BuzzFeed CEO Jonah Peretti breaks down how a 30-minute video about a Ugandan war criminal became a social media phenomenon. The following quotes are from an interview Peretti did with The Guardian .
1. It's Not A Bummer
"There has been a long tradition of people who've tried to make videos go viral around important political issues, particularly human rights atrocities. They've come to me asking for advice. They usually have videos that use a lot of pictures of kids dying, kids starving – horrific things that they want people to see. They think that if people just saw, they would share it – they would be outraged and share it.
These types of videos almost never go viral, or they very, very rarely do. That's because it's a bummer to send something like that to all your friends. Even if you are moved by the issue.
So one of the things that's remarkable about the Kony video is that the underlying cause is about children being killed, these atrocities. Not the best starting point in terms of pure virality. It's an important cause that matters, but it's not the easiest to make spread.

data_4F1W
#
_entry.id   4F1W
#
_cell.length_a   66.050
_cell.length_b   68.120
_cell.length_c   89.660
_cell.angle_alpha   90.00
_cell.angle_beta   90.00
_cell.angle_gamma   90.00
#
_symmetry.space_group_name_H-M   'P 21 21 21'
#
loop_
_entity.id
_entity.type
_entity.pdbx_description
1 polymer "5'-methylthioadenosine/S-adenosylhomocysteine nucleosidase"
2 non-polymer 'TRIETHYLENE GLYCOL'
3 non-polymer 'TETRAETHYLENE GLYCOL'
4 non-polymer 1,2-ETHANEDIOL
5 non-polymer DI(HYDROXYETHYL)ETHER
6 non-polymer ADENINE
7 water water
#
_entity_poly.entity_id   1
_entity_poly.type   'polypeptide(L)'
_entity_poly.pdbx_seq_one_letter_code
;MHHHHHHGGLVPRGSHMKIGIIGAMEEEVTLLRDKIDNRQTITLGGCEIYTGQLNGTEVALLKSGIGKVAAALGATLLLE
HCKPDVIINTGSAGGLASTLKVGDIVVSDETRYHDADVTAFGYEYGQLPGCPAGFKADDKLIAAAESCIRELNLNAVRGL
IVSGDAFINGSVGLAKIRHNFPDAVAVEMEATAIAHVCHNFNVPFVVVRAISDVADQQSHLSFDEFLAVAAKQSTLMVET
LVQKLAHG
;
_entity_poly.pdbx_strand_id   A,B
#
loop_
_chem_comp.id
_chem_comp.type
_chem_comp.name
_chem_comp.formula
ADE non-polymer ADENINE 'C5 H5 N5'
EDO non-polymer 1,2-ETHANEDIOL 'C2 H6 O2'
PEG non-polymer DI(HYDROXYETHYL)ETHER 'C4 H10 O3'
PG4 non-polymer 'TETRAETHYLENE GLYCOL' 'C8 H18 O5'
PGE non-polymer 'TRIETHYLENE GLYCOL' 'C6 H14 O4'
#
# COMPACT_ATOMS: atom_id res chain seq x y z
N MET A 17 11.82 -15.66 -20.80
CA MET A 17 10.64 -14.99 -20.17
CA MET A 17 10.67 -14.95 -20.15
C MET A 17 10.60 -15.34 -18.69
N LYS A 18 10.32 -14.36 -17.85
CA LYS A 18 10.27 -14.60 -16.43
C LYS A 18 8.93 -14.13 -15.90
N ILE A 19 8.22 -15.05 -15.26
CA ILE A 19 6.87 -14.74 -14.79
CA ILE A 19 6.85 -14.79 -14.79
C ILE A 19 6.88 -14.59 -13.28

The Kony video starts out not with the gruesome issue, but the fact that we're all connected to each other. There are cute kids. There's the moment of childbirth, which as anyone who's had kids understands is one of the most moving experiences that someone can have."
2. Emotions Over Facts
"One key, I think, of how they were able to do this is that the currency of sharing on the web is emotion. People tend to share things that move them emotionally. Facts and figures don't always help, but making people feel something is really important to getting them to share.
They kind of prime the viewer with profoundly emotional content, and the idea of how we're all connected."